Wind turbines are something many Cape Vincent residents and officials don't want to see in their town. As YNN's Elizabeth Jeneault reports, many hope a proposed wind farm is not approved.
JEFFERSON COUNTY, N.Y. -- British Petroleum's proposed wind farm project has been stagnant. That's because representatives from the company say it may sell its wind power division. But in the process, Cape Vincent has been left in limbo.
"We need to bring some conclusion to whether or not this project is going to move forward because it really has a negative impact on the community because people don't know whether they can develop their land or what is going to be happening with the future of the community," said John Byrne, a Cape Vincent Board Member.
Officials and residents hoped to figure out that future at Monday night's meeting. BP filed last fall for a new state process that could overrule the town's local land use laws. However, because the company may sell, the application hasn't been worked on, leaving land owners stuck in the middle.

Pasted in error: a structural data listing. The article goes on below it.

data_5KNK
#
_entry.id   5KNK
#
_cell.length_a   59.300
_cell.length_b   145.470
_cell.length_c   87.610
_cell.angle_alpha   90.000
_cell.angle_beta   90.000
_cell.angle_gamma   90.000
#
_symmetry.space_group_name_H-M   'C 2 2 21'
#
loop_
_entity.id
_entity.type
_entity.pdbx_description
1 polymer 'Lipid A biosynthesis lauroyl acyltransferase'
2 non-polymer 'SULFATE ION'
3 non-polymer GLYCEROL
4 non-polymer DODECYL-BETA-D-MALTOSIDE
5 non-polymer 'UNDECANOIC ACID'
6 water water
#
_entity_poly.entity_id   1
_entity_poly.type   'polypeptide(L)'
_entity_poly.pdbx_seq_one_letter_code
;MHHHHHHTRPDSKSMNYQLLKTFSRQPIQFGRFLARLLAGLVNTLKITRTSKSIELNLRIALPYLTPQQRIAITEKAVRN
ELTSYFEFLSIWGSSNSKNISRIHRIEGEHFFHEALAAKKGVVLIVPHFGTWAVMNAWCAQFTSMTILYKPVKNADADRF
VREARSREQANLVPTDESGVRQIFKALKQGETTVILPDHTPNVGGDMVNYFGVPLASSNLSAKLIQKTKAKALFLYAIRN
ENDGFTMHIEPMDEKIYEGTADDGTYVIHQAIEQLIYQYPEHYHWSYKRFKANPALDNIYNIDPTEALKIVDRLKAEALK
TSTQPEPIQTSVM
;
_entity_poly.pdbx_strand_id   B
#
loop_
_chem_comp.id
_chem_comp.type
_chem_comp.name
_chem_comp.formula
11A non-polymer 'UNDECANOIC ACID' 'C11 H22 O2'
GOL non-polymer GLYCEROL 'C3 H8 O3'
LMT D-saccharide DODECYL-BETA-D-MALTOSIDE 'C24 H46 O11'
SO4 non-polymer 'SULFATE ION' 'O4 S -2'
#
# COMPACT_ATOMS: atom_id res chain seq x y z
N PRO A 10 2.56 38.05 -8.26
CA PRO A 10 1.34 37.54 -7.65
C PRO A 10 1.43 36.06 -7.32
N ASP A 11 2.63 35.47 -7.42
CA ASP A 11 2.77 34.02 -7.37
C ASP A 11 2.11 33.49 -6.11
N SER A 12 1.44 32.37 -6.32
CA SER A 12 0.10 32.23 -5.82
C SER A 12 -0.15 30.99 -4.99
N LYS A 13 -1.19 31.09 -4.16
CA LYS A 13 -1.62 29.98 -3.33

"They haven't had the ability to do with their land what they'd like to do because it's under contract with the wind developers," said Byrne.
The proposed project has truly divided the community through the years, as some believe landowners in the area should have never leased their land to BP.
"It's going to ruin our view shed for 40 years or 20 years, whatever the life of the project is. It's going to have a lot of harm on wildlife," said Mary Donahue, a Depauville resident.
Although some locals are clearly opposed to the project, a local resident who didn't wish to be identified said he leased his land to BP several years ago and says he wishes the town board would just stop fighting the company. That's because he believes the wind farm could potentially bring him in a bunch more money. Either way, neither side wants to wait any longer.
"I think it's time for the community to move on whether the project is going to happen or not," said Byrne.
Although an exact end isn't in sight, BP's continued inactivity will eventually force the state to address the project's timeline. If BP doesn't do anything with the application by March, the state examiners say they'll have to look into closing the process.